Tom Aussem Credit: Carly Ries

Chicagoans is a first-person account from off the beaten track, as told to Anne Ford. This week’s Chicagoan is Tom Aussem, skydiving instructor.

“I never use my last name professionally in the sport. I just go by Tom. Because try living up to: ‘I’m Mr. Awesome, professional skydiver.’

“How did I get into skydiving? I just kind of fell into it. Thank you, thank you. Well, actually, I started flying airplanes at age eight. My parents lived across the street from the old Ottawa, Illinois, airport, and it had a pop machine and a candy machine, which are magnets for an eight-year-old with a bicycle. I was there one day, and a guy said, ‘If you clean all the bugs off my plane’s wings, I’ll take you up for a little spin.’ That was all it took. I was at that airport every day till I got out of high school.

“When I was 21, Skydive Chicago opened up at the Ottawa airport. I said ‘What the heck, let’s give it a whirl.’ That was my first skydive: May 1, 1992. Since my parents lived across the street, I’d be up there practicing, looking down and seeing my aunt and uncle arrive at my parents’ house, and I’d think, ‘It’s almost dinnertime. I’ll just land in their backyard and eat dinner.

“I currently work at Skydive Milwaukee, and most of my students do the tandem skydive. I wear a parachute on my back, and you’re attached to the front of me, belly to earth. Over the past 24 years, I’ve pretty much seen everything that somebody could do to me in free fall. I have been pooped on, peed on, had people pass out. It’s very lonely under the parachute when that happens. When we’re being videoed, I like to play it up a little bit, so I always open my mouth really big and give a great big ‘Yahoo!’ Well, one time my mouth comes open for the ‘Yahoo!,’ and a great big booger comes flying out of the other guy’s nose and into my mouth.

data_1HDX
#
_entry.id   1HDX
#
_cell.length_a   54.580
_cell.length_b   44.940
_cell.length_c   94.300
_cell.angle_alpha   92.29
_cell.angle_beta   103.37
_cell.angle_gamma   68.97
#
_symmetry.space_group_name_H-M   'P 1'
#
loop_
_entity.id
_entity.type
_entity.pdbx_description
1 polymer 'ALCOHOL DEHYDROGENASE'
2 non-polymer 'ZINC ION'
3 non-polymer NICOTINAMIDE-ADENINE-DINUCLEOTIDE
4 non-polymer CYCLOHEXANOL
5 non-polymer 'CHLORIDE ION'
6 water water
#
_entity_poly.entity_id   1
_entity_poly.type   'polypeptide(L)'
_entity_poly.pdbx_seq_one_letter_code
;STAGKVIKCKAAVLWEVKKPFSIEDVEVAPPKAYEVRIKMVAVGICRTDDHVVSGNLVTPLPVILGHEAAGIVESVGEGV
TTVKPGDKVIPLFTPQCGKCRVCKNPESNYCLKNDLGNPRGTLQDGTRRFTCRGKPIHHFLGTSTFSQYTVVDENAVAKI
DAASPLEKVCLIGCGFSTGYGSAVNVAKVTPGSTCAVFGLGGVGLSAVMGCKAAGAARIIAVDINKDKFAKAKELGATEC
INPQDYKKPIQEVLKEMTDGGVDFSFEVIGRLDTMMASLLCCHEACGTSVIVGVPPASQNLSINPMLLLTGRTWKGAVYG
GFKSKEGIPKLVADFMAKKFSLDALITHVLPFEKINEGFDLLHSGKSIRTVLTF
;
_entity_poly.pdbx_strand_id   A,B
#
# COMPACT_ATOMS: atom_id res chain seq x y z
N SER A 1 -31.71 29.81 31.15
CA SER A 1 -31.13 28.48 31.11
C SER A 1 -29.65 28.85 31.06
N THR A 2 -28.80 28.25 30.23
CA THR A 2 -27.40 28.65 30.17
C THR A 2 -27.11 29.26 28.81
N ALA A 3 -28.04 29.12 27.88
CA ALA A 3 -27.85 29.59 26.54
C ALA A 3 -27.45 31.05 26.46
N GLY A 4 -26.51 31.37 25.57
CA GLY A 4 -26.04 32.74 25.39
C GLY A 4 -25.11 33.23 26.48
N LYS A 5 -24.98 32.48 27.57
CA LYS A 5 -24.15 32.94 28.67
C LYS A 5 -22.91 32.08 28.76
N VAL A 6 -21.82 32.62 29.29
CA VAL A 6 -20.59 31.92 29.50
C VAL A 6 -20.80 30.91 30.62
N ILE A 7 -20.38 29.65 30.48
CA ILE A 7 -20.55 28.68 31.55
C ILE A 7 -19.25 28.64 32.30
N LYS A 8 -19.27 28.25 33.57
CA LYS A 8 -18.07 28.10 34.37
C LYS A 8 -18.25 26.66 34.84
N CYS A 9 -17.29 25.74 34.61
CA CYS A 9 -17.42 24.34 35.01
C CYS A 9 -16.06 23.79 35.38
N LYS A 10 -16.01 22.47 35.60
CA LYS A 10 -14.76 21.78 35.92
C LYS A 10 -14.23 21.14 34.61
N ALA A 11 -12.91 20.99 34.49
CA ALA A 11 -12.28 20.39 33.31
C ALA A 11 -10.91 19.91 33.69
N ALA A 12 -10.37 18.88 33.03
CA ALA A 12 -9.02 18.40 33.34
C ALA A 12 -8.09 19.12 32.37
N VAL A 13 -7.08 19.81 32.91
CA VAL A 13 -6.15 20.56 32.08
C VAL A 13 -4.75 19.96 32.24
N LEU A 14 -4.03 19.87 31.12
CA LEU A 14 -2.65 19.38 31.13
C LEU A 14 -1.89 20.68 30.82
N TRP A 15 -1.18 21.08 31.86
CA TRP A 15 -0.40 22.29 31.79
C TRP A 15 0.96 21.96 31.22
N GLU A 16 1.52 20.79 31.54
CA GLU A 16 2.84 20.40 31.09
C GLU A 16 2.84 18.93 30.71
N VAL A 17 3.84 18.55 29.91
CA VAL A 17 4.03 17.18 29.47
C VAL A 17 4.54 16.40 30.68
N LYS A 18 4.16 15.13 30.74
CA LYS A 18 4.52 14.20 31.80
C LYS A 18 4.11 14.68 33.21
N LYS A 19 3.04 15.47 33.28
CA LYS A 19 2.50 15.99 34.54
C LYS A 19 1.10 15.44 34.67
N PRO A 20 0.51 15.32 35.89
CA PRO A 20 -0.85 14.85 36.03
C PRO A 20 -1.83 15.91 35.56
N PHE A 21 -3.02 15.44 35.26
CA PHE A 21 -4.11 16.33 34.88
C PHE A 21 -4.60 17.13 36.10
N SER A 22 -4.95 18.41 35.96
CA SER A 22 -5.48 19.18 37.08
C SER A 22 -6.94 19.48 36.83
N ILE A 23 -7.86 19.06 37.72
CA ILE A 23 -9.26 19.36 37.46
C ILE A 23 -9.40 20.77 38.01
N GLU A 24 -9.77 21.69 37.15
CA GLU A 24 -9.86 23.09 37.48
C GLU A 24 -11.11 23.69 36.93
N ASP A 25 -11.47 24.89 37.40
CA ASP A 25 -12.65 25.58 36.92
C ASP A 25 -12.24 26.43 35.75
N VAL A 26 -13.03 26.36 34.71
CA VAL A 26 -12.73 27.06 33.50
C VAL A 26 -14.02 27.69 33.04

“I was jumping in Colorado for a while, in an area with lots of colleges. All these college girls would come, and in every group there were one or two who refused to get out of the plane. It was like trying to flush a cat down the toilet. Now, as the sport has progressed and liability has changed, if somebody doesn’t want to leave the airplane, you can try to reassure them, but there’s not nearly as much coaxing and pushing as there used to be. I will say that of all the times I have ever coaxed someone out, they’ve never regretted it.

“Modern parachutes are designed so that you come to nearly a complete stop right at the moment you touch down. It’s akin to just stepping down a regular step in your house. And with tandems, we’ll have the student raise their feet up in the air as high as they can for the landing. I’m only five-foot-five, so if they were to stand up, I’d be dangling off their back like a monkey.

“I don’t particularly get an adrenaline rush from jumping. I just get a feeling of: ‘I just did something cool that’ll probably change someone’s life forever.’ It takes a lot for some people to get to the point where they can jump out of an airplane, and I understand that, and I’m very proud of them for doing it just once. It really is something I think everybody should do. If you make even one skydive, you put yourself into a vastly smaller pool of people.”